A useful characteristic upon which to base a definition of life is that of descent with modification: the ability of a life form to produce offspring that are like its parent or parents, but with the possibility of some variation due to chance. Descent with modification is sufficient by itself to allow evolution, assuming that the variations in the offspring allow for differential survival. The study of this form of heritability is called genetics. In all known life forms (assuming prions are not counted as such), the genetic material is primarily DNA or the related molecule, RNA. Another exception might be the software code of certain forms of viruses and programs created through genetic programming, but whether computer programs can be alive even by this definition is still a matter of some contention.

Exceptions to the common definitionEdit

Note that many individual organisms are incapable of reproduction and yet are still generally considered to be "alive"; see mules and ants for examples. However, these exceptions can be accounted for by applying the definition of life on the level of entire species or of individual genes. (For example, see kin selection for information about one way by which non-reproducing individuals can still enhance the spread of their genes and the survival of their species.)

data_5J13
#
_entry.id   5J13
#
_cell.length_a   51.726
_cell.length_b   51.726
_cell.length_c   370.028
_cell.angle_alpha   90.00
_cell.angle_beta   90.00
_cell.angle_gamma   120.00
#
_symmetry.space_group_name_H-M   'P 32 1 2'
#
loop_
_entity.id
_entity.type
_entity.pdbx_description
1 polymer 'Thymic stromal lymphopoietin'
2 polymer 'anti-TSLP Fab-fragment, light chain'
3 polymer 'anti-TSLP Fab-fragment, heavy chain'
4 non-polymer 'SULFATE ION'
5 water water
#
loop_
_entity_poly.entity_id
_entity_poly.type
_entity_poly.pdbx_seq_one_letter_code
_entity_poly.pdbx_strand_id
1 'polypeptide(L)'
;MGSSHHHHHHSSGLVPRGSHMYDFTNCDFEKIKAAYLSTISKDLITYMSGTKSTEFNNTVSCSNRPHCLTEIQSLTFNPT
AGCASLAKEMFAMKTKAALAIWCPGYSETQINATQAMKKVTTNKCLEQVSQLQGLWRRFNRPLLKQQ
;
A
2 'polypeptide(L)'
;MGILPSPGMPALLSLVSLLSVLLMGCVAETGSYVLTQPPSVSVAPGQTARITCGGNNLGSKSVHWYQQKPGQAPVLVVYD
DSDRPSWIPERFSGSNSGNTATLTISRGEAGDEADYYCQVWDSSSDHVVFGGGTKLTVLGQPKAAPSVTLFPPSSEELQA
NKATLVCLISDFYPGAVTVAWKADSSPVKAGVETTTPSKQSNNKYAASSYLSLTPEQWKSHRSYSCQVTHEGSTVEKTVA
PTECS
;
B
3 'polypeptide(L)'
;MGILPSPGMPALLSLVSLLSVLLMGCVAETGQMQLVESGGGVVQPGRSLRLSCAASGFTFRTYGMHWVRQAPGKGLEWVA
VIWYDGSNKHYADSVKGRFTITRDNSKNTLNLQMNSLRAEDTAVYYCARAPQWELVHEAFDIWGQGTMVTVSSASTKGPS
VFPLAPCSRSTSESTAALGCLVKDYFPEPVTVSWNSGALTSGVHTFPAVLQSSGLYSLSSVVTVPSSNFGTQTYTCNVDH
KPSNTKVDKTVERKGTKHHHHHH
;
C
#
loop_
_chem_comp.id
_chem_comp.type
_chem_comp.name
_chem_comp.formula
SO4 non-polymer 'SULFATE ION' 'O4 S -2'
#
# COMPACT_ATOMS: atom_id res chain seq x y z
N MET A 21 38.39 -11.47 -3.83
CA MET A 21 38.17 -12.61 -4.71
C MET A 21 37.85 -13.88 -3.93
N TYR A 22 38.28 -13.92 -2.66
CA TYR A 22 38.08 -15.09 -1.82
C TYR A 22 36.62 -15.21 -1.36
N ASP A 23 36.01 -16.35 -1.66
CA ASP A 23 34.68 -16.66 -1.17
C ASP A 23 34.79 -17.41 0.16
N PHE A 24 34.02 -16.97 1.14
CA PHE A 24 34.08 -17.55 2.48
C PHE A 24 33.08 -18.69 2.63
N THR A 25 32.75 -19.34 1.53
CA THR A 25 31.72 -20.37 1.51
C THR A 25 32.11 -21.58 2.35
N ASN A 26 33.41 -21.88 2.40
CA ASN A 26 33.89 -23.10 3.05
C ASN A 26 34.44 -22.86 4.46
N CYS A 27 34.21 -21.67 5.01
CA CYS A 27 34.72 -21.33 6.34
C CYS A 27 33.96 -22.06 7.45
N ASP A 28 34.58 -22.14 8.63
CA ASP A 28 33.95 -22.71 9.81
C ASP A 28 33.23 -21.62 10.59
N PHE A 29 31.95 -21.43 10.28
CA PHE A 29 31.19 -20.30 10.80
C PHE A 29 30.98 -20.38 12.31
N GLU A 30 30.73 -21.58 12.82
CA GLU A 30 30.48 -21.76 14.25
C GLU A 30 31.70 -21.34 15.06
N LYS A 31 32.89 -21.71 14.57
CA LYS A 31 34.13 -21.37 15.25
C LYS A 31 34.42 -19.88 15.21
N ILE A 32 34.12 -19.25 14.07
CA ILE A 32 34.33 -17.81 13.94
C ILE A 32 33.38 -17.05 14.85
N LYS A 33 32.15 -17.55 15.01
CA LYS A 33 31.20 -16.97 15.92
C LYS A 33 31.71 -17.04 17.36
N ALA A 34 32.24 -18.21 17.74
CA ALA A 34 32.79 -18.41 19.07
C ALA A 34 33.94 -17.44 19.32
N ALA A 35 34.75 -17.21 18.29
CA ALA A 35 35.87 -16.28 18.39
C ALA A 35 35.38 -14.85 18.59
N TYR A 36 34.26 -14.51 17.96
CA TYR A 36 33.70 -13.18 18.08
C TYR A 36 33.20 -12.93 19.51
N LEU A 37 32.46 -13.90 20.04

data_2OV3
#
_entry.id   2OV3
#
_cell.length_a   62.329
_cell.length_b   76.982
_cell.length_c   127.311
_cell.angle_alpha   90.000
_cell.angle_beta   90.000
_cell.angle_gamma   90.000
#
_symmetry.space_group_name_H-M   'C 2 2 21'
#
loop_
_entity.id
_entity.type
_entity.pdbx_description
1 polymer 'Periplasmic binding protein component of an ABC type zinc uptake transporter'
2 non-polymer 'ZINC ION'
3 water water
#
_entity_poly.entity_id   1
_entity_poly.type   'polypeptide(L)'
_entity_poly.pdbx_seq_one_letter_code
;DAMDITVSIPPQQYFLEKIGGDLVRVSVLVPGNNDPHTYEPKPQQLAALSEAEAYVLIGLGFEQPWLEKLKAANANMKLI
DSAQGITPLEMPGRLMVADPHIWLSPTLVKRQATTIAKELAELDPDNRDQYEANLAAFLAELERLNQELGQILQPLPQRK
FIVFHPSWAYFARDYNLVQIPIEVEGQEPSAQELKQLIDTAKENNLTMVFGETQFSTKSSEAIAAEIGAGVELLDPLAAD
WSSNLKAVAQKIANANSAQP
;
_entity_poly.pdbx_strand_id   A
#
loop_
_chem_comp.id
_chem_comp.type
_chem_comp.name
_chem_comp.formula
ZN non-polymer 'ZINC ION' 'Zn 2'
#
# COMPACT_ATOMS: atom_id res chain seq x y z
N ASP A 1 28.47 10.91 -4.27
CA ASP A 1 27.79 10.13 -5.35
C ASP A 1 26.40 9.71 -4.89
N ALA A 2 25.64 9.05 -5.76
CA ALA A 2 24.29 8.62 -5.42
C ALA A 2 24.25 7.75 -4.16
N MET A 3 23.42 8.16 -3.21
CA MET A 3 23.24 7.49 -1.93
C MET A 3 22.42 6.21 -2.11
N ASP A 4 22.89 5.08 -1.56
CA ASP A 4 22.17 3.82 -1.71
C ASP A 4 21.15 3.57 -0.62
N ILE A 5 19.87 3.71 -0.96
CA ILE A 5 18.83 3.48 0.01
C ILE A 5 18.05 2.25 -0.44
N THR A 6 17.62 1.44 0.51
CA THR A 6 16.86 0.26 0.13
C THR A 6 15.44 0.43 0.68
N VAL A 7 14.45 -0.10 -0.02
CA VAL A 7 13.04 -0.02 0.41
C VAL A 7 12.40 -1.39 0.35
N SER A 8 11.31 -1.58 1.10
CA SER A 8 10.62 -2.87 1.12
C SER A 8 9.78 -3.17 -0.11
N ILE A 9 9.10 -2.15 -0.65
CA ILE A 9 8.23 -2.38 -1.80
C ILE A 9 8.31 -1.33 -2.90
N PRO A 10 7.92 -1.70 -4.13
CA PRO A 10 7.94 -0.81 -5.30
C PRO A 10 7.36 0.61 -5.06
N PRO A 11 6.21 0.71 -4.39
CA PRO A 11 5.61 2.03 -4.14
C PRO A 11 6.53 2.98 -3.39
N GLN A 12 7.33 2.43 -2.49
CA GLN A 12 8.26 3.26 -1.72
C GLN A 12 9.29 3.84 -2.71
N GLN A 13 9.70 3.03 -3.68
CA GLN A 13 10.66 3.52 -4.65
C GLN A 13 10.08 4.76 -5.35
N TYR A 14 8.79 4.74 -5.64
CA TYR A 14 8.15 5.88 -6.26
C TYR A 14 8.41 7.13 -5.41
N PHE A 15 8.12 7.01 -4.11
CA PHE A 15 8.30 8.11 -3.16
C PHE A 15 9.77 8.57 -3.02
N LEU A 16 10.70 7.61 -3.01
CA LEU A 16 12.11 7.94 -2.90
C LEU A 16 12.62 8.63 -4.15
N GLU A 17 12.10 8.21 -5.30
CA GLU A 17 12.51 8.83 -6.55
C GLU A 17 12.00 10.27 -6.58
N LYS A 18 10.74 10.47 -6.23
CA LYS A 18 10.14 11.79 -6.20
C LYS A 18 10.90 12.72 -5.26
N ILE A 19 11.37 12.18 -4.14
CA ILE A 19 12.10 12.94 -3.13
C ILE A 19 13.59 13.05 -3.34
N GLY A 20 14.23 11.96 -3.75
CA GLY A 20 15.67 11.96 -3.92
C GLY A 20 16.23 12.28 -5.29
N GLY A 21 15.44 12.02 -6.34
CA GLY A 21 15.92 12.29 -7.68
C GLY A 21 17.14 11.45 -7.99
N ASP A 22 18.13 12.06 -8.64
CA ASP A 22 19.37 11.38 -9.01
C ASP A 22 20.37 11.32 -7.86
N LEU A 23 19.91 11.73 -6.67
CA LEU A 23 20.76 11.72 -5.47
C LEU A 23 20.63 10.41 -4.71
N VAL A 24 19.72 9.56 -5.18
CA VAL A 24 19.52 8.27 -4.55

Viruses reproduce, flames grow, some software programs mutate and evolve, future software programs will probably evince (even high-order) behavior, machines move, and proto-life, consisting of metabolizing cells without reproduction apparatus, can have existed. Still, some would not call these entities alive. Generally, all five characteristics are required for a population to be considered alive.

Origin of lifeEdit

Main article: Origin of life